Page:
"Nor do I pretend to understand the stark nihilism that drove the terrorists that day and that drives their bretheren still. My powers of empathy, my ability to reach into another's heart, cannot penetrate the blank stares of those who would murder innocents with abstract, serene satisfaction."
The words of not-yet President, taken from the preface to the 2004 edition of his autobiography, "Dreams From My Father."
Coming from Obama, author of "The Audacity of Hope," and someone whose capacity for empathy otherwise seems unlimited, these words underscore the density of the darkness in which persons who choose a path or pact of murder-suicide live.
They underscore the second-term embarking Obama’s reality-rooted optimism: his grounded, well-rounded belief in other’s goodness – which is possibly America’s best hope of a compromise tax deal between Republicans and Democrats, preventing their country from plunging stubbornly off the pending new year’s fiscal cliff.
Such optimism, moreover, is probably the best hope of the seemingly bankrupt Middle East “peace process."
As the Israeli army and a hitherto less militarily penetrativenow trade missiles and rockets on what for now seems a more or less equal footing, one imagines that only an Obama-like capacity for empathy could bring those ancient rivals back from the brink of mutual self-destruction.
An Obama-like optimism, creativity and resilience, demonstrated in his recovery after losing the first presidential debate tois precisely what residents of New York City and other places hit hardest by Hurricane Sandy are being challenged to demonstrate.
As government and other efforts to assist them falter and may be subject to disheartening diversion or delay, it is the determination and perseverance of not only pregnant but in labor Galicia Malone - who on her way to hospital took a detour to ensure that she voted for President Obama on Nov. 6 – that New Yorkers and others are being called on to display.
That kind of creativity and resilience was apparently beyond the capacity of 50-year-old British businessman Christopher Fosters.
Burdened with debts, the showy Shropshire millionaire killed his 49 year old wife Jill, 15-year-old daughter Kirstie and himself in August 2008.
He also killed their pet dogs and horses before setting fire to the family’s £1.5 million mansion.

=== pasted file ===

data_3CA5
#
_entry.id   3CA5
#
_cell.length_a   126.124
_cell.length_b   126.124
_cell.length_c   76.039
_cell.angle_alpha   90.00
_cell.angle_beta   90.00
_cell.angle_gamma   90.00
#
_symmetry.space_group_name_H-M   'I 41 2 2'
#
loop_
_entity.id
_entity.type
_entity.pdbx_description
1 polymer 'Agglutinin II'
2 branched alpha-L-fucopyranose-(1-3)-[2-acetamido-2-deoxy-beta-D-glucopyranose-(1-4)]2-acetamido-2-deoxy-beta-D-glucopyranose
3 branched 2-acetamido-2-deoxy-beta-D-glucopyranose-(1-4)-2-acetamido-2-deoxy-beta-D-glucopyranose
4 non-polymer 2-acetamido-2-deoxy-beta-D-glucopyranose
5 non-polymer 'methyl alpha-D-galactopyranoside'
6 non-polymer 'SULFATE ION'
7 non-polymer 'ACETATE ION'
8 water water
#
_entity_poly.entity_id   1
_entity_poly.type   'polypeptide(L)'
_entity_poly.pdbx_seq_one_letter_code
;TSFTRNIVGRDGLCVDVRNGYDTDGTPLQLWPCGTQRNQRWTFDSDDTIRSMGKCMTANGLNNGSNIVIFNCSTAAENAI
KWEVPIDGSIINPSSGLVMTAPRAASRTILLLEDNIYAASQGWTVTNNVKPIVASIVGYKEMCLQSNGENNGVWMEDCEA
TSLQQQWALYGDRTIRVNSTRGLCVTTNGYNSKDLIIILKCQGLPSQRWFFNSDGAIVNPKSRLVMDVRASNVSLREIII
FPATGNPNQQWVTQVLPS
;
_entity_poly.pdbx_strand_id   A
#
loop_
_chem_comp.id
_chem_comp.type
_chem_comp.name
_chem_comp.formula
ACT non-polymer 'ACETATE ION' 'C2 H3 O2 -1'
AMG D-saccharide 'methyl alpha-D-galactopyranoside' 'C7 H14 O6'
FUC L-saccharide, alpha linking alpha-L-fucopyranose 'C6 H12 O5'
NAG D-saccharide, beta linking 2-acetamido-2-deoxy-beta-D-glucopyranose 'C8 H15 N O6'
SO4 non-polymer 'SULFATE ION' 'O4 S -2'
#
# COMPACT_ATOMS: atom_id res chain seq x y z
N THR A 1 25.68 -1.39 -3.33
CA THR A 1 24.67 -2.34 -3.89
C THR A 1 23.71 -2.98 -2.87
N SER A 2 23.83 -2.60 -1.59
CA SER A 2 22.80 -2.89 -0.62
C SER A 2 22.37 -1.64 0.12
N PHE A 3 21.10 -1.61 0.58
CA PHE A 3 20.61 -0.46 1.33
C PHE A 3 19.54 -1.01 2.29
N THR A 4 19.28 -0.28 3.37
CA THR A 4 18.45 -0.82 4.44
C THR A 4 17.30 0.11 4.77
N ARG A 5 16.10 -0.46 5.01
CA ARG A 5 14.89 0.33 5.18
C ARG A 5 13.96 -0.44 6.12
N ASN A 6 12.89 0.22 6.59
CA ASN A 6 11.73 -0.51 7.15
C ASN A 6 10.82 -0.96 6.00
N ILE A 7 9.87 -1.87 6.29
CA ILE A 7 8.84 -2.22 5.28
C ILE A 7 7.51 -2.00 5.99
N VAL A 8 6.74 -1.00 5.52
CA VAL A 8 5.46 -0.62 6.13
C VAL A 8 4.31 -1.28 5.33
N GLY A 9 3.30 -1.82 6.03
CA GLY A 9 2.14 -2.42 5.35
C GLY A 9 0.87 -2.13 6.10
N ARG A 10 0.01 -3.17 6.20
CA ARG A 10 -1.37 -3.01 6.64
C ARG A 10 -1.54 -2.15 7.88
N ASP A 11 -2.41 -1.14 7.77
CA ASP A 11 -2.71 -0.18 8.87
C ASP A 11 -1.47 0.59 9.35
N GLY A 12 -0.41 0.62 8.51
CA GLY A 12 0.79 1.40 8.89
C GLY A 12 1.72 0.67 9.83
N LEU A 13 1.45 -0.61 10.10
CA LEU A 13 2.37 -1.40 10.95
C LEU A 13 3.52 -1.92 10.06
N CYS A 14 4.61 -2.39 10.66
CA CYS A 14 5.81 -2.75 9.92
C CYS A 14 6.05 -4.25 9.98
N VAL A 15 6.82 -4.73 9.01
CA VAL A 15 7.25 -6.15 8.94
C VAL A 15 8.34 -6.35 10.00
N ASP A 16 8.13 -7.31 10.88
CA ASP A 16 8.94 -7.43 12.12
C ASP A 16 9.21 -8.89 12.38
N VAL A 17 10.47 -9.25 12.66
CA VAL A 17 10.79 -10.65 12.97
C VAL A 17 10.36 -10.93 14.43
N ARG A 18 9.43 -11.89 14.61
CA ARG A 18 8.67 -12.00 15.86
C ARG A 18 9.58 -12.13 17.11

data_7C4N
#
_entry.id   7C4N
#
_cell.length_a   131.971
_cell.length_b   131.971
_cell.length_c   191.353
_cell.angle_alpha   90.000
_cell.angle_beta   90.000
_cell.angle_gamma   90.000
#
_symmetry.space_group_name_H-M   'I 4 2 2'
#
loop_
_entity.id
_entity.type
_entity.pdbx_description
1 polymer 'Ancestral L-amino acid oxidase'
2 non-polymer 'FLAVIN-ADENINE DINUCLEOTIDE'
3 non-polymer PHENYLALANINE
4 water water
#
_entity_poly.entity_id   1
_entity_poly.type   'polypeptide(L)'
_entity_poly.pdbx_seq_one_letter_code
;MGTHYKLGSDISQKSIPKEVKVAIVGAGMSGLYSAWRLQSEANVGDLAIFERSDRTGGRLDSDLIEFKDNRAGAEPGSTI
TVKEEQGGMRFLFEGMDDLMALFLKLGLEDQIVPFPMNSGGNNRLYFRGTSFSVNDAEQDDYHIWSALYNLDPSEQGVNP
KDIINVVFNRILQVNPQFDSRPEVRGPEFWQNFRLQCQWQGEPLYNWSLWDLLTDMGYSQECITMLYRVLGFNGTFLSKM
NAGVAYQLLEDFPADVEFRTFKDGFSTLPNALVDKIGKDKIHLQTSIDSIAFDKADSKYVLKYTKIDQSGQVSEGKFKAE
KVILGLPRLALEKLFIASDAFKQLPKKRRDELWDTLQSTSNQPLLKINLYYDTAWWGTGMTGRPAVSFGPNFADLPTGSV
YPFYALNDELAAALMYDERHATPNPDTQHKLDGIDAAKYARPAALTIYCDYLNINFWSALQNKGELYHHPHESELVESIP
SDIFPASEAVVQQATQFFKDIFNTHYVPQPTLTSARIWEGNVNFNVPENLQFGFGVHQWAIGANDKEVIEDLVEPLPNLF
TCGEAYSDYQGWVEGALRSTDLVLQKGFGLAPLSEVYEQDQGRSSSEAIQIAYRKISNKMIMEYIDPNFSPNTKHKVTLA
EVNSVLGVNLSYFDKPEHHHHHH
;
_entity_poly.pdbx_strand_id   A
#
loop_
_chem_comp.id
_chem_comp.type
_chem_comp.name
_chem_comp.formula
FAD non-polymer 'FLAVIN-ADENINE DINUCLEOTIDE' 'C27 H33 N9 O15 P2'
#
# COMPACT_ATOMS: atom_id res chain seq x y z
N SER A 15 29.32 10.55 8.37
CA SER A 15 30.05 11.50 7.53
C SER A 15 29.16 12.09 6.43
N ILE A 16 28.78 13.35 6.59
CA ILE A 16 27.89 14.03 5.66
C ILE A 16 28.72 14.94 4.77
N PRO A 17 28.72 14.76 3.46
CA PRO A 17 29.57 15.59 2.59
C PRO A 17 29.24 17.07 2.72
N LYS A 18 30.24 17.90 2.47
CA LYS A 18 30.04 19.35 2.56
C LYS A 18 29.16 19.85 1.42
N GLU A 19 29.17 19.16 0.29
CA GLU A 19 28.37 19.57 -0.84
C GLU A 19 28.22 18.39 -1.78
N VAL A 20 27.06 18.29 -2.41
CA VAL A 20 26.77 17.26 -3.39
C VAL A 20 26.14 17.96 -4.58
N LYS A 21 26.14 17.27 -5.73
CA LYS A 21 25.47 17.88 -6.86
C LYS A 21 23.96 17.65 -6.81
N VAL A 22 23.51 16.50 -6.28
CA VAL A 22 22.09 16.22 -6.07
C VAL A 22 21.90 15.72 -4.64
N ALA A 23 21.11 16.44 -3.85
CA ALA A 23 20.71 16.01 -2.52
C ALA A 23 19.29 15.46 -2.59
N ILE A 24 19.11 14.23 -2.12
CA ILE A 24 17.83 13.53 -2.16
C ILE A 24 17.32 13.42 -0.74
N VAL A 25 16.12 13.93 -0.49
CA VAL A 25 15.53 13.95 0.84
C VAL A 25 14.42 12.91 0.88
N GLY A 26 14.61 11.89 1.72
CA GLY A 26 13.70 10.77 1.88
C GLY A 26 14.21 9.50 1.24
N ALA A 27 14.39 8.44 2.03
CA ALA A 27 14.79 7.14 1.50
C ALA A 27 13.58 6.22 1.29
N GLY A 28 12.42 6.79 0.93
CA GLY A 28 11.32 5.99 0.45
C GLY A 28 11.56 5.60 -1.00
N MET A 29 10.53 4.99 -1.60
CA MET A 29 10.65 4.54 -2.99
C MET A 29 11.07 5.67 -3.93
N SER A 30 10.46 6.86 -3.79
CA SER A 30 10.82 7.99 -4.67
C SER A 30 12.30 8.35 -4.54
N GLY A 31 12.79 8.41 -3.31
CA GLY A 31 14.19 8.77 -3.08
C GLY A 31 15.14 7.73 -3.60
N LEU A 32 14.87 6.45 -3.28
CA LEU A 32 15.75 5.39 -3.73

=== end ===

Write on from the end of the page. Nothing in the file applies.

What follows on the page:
His behaviour, caught on CCTV that had been installed to protect his home, has been described as methodical and calculated.
It is to that extent, at least, comparable to the manipulative, bully-praying behaviour of American mining magnate Robert E. Murray.
Foster’s reported preoccupation with material wealth and social standing also recalls the Romney-like razing of 47 percent of Americans reputations: the slander of having first labeled them “takers” and now accusing them of being motivated to vote for Obama mainly by “gifts” the first African American President gave them.
Contrast that divisive thinking – widely deplored by Democrats and Republicans (like Bobby Jindall) alike – with President Obama’s Pan Humanist, inclusive analysis.
Here, in another excerpt from his autobiography, he rebukes his Kenyan aunt for her tribal trafficking in Talibank stereotypes: “It’s thinking like that that holds us back,…We’re all part of one tribe. The black tribe. The human tribe. Look at what tribalism has done to places like Nigeria and Liberia.”
Such inclusive, identity mapping reasoning – applied in a limited Afrocentric context in the story Obama tells in this instance – is essentially consistent with the wider, race, religion and culture reconciling outlook that affords the 44th and current American president the most generous horizons.
And through him – by embracing his vision of boundaries transcending, transformational change – Americans and other citizens around the world have a chance to collectively and inclusively advance the cause of humanity unlike any before, and possibly, unlike any we may see again.